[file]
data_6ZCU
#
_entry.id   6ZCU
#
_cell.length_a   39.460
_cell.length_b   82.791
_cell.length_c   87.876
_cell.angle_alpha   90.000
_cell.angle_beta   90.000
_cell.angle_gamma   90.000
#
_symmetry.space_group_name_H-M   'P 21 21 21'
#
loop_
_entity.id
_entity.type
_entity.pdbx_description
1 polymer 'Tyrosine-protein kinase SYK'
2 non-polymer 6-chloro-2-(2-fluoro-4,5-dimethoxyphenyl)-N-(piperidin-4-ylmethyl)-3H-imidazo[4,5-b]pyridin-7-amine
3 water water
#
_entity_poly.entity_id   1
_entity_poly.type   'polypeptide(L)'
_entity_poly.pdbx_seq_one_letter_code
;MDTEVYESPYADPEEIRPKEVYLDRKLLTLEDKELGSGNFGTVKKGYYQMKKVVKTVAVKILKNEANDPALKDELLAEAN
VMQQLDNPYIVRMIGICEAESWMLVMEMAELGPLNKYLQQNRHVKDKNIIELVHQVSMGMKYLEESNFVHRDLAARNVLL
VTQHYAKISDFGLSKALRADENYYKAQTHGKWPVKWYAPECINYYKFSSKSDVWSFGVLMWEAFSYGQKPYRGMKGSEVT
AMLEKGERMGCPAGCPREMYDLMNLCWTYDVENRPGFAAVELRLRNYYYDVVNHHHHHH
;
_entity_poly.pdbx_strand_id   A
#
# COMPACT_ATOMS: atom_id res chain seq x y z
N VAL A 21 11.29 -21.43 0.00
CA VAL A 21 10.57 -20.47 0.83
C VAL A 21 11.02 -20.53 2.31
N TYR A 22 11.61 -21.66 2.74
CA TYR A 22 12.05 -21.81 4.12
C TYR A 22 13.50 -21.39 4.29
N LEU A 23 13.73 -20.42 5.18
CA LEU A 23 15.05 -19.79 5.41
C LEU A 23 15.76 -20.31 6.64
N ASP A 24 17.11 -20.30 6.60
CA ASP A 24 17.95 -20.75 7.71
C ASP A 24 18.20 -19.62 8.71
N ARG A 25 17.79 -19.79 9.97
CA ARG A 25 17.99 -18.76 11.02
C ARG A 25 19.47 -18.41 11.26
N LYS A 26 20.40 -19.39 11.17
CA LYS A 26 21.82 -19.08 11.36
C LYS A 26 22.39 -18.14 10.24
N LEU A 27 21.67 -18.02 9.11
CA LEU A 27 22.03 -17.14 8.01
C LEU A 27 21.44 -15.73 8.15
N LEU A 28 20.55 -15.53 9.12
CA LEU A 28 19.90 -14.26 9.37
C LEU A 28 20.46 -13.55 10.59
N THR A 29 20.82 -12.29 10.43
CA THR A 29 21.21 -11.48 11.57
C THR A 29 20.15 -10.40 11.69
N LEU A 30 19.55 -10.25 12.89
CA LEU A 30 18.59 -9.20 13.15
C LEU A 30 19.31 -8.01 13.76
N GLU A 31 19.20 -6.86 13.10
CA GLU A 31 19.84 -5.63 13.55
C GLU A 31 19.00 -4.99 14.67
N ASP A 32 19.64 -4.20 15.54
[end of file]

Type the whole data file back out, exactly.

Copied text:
data_6ZCU
#
_entry.id   6ZCU
#
_cell.length_a   39.460
_cell.length_b   82.791
_cell.length_c   87.876
_cell.angle_alpha   90.000
_cell.angle_beta   90.000
_cell.angle_gamma   90.000
#
_symmetry.space_group_name_H-M   'P 21 21 21'
#
loop_
_entity.id
_entity.type
_entity.pdbx_description
1 polymer 'Tyrosine-protein kinase SYK'
2 non-polymer 6-chloro-2-(2-fluoro-4,5-dimethoxyphenyl)-N-(piperidin-4-ylmethyl)-3H-imidazo[4,5-b]pyridin-7-amine
3 water water
#
_entity_poly.entity_id   1
_entity_poly.type   'polypeptide(L)'
_entity_poly.pdbx_seq_one_letter_code
;MDTEVYESPYADPEEIRPKEVYLDRKLLTLEDKELGSGNFGTVKKGYYQMKKVVKTVAVKILKNEANDPALKDELLAEAN
VMQQLDNPYIVRMIGICEAESWMLVMEMAELGPLNKYLQQNRHVKDKNIIELVHQVSMGMKYLEESNFVHRDLAARNVLL
VTQHYAKISDFGLSKALRADENYYKAQTHGKWPVKWYAPECINYYKFSSKSDVWSFGVLMWEAFSYGQKPYRGMKGSEVT
AMLEKGERMGCPAGCPREMYDLMNLCWTYDVENRPGFAAVELRLRNYYYDVVNHHHHHH
;
_entity_poly.pdbx_strand_id   A
#
# COMPACT_ATOMS: atom_id res chain seq x y z
N VAL A 21 11.29 -21.43 0.00
CA VAL A 21 10.57 -20.47 0.83
C VAL A 21 11.02 -20.53 2.31
N TYR A 22 11.61 -21.66 2.74
CA TYR A 22 12.05 -21.81 4.12
C TYR A 22 13.50 -21.39 4.29
N LEU A 23 13.73 -20.42 5.18
CA LEU A 23 15.05 -19.79 5.41
C LEU A 23 15.76 -20.31 6.64
N ASP A 24 17.11 -20.30 6.60
CA ASP A 24 17.95 -20.75 7.71
C ASP A 24 18.20 -19.62 8.71
N ARG A 25 17.79 -19.79 9.97
CA ARG A 25 17.99 -18.76 11.02
C ARG A 25 19.47 -18.41 11.26
N LYS A 26 20.40 -19.39 11.17
CA LYS A 26 21.82 -19.08 11.36
C LYS A 26 22.39 -18.14 10.24
N LEU A 27 21.67 -18.02 9.11
CA LEU A 27 22.03 -17.14 8.01
C LEU A 27 21.44 -15.73 8.15
N LEU A 28 20.55 -15.53 9.12
CA LEU A 28 19.90 -14.26 9.37
C LEU A 28 20.46 -13.55 10.59
N THR A 29 20.82 -12.29 10.43
CA THR A 29 21.21 -11.48 11.57
C THR A 29 20.15 -10.40 11.69
N LEU A 30 19.55 -10.25 12.89
CA LEU A 30 18.59 -9.20 13.15
C LEU A 30 19.31 -8.01 13.76
N GLU A 31 19.20 -6.86 13.10
CA GLU A 31 19.84 -5.63 13.55
C GLU A 31 19.00 -4.99 14.67
N ASP A 32 19.64 -4.20 15.54